Anti-trafficking Workshops

For the last few weeks, we’ve been busy running a series of workshops designed to help prosecutors, environmental police and other wildlife authorities and forestry officials identify and intervene in instances of illegal wildlife trade.  Such workshops are a run regularly, and each time we focus on a different theme.  For example, last time we focused on the veterinary care of rescued animals.

This time around, we’re honoured to be joined by US Fish and Wildlife Service Special Agent Roger Turnell.  Based at the US embassy in Lima, Roger works all over Latin America and has over 20 years enforcement experience. Last week, we brought Roger to Belen market in Iquitos and sadly, but not surprisingly, there were thousands of animal carcasses for sale; primarily deer and caimans, but others, too.  Monkey meat was being sold very cheaply.

Workshops have already been held in Iquitos, and are due to begin in Chachapoyas and Tarapoto over the coming few weeks. In addition to Roger’s presentation, NPC’s own Sam Shanee, Nestor Allgas and Catalina Ocampo Carvajal spoke about our anti trafficking social media campaign, the environmental implications of wildlife trafficking, and the fundamental importance of wildlife to the region.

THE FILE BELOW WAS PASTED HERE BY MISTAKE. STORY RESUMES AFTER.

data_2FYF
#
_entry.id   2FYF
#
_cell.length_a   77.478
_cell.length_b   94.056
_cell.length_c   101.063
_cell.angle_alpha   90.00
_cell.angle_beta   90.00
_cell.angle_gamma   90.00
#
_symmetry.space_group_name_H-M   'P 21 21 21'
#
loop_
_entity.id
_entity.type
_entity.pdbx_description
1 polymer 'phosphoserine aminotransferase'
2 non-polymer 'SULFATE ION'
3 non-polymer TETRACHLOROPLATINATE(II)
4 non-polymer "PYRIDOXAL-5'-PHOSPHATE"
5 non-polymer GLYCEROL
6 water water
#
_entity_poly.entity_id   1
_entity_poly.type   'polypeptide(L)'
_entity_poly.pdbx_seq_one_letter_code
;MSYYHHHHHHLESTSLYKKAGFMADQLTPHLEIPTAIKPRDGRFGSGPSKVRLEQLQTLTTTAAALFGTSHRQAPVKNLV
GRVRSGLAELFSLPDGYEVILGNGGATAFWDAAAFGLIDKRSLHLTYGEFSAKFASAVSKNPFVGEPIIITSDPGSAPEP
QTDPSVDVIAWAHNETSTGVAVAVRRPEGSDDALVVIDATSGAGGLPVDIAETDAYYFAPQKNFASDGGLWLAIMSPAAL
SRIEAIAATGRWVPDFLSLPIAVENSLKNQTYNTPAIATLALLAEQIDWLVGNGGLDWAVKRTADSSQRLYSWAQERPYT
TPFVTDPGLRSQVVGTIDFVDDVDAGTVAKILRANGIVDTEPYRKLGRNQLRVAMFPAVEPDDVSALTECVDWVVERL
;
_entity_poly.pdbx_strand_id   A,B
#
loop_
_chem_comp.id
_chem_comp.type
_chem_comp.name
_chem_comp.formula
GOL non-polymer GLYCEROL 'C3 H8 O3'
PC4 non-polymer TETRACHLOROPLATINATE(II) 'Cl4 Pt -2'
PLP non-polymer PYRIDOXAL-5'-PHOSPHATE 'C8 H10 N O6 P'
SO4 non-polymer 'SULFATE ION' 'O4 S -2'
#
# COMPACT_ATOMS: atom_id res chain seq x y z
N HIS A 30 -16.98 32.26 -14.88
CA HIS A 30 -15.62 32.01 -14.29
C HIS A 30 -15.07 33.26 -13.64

Unfortunately, extremely high turnover is very common for enforcement-related staff in this region. For example, although we’ve held workshops in Iquitos on numerous occasions, only one attendee this time had been in post long enough to have attended a previous workshop. Taken together with a lack of training and, at times, a lack of will to carry out this important work, it’s incredibly important that we carry on with these sessions. We want to extend our sincere thanks to Lush for funding this series of workshops, and to the authorities of Iquitos, Tarapoto and Chachapoyas for taking part.

This was part of a project developed in partnership with the Colombian Primatológica Association and financed by USFWS International Affairs.

Conservation in the Community

A few days ago we were in Santa Cecilia, Risaralda, in an active dialogue with the community. Community members from associations, educators and people interested in working in Santa Cecilia attended.

We have been working together to identify the ways in which they relate to the forest, as well as the major environmental problems in the area. It was nice to learn a little more about this community and although the day was intense, we left recharged from the meeting and motivated to continue working together to conserve life in all its forms.

One of the conclusions drawn from the finished map was: “The forest is everything. We must take care of it.”

This was part of a project developed in partnership with the Colombian Primatológica Association and financed by USFWS International Affairs.

Locating important features on the map started with searching for homes and important areas for local activities.